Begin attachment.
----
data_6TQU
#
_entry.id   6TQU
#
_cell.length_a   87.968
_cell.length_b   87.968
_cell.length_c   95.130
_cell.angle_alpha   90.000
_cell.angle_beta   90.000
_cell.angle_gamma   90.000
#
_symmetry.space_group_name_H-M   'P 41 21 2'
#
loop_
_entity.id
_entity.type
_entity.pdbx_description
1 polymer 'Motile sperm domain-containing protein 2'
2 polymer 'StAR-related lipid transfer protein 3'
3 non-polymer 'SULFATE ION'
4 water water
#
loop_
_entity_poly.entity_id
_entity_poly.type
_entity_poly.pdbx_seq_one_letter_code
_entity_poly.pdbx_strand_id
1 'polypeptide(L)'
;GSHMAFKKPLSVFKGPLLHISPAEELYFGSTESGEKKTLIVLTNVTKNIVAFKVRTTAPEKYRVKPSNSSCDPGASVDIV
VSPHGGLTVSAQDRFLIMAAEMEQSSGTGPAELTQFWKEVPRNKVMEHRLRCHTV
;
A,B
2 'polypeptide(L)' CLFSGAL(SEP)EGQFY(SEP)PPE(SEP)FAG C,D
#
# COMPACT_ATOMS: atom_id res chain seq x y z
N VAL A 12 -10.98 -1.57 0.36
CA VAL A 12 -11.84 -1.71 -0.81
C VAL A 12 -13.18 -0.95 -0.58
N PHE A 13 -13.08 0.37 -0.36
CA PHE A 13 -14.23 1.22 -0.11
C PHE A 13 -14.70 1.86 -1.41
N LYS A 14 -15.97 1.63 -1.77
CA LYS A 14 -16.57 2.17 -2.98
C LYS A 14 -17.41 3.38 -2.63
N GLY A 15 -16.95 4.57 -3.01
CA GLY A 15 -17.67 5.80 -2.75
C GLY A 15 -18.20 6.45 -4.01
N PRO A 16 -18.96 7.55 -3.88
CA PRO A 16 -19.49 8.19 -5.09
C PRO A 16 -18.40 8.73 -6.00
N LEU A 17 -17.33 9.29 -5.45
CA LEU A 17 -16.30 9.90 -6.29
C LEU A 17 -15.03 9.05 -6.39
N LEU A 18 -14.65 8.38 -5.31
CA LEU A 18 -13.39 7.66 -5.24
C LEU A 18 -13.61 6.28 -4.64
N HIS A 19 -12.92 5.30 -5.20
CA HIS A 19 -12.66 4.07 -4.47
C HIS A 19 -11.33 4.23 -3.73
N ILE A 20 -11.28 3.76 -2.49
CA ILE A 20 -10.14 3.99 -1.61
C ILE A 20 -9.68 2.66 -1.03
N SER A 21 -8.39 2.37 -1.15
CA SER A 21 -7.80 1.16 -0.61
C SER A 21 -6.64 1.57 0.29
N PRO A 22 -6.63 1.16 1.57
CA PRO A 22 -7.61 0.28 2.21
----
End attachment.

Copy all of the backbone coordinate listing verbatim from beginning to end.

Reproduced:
data_6TQU
#
_entry.id   6TQU
#
_cell.length_a   87.968
_cell.length_b   87.968
_cell.length_c   95.130
_cell.angle_alpha   90.000
_cell.angle_beta   90.000
_cell.angle_gamma   90.000
#
_symmetry.space_group_name_H-M   'P 41 21 2'
#
loop_
_entity.id
_entity.type
_entity.pdbx_description
1 polymer 'Motile sperm domain-containing protein 2'
2 polymer 'StAR-related lipid transfer protein 3'
3 non-polymer 'SULFATE ION'
4 water water
#
loop_
_entity_poly.entity_id
_entity_poly.type
_entity_poly.pdbx_seq_one_letter_code
_entity_poly.pdbx_strand_id
1 'polypeptide(L)'
;GSHMAFKKPLSVFKGPLLHISPAEELYFGSTESGEKKTLIVLTNVTKNIVAFKVRTTAPEKYRVKPSNSSCDPGASVDIV
VSPHGGLTVSAQDRFLIMAAEMEQSSGTGPAELTQFWKEVPRNKVMEHRLRCHTV
;
A,B
2 'polypeptide(L)' CLFSGAL(SEP)EGQFY(SEP)PPE(SEP)FAG C,D
#
# COMPACT_ATOMS: atom_id res chain seq x y z
N VAL A 12 -10.98 -1.57 0.36
CA VAL A 12 -11.84 -1.71 -0.81
C VAL A 12 -13.18 -0.95 -0.58
N PHE A 13 -13.08 0.37 -0.36
CA PHE A 13 -14.23 1.22 -0.11
C PHE A 13 -14.70 1.86 -1.41
N LYS A 14 -15.97 1.63 -1.77
CA LYS A 14 -16.57 2.17 -2.98
C LYS A 14 -17.41 3.38 -2.63
N GLY A 15 -16.95 4.57 -3.01
CA GLY A 15 -17.67 5.80 -2.75
C GLY A 15 -18.20 6.45 -4.01
N PRO A 16 -18.96 7.55 -3.88
CA PRO A 16 -19.49 8.19 -5.09
C PRO A 16 -18.40 8.73 -6.00
N LEU A 17 -17.33 9.29 -5.45
CA LEU A 17 -16.30 9.90 -6.29
C LEU A 17 -15.03 9.05 -6.39
N LEU A 18 -14.65 8.38 -5.31
CA LEU A 18 -13.39 7.66 -5.24
C LEU A 18 -13.61 6.28 -4.64
N HIS A 19 -12.92 5.30 -5.20
CA HIS A 19 -12.66 4.07 -4.47
C HIS A 19 -11.33 4.23 -3.73
N ILE A 20 -11.28 3.76 -2.49
CA ILE A 20 -10.14 3.99 -1.61
C ILE A 20 -9.68 2.66 -1.03
N SER A 21 -8.39 2.37 -1.15
CA SER A 21 -7.80 1.16 -0.61
C SER A 21 -6.64 1.57 0.29
N PRO A 22 -6.63 1.16 1.57
CA PRO A 22 -7.61 0.28 2.21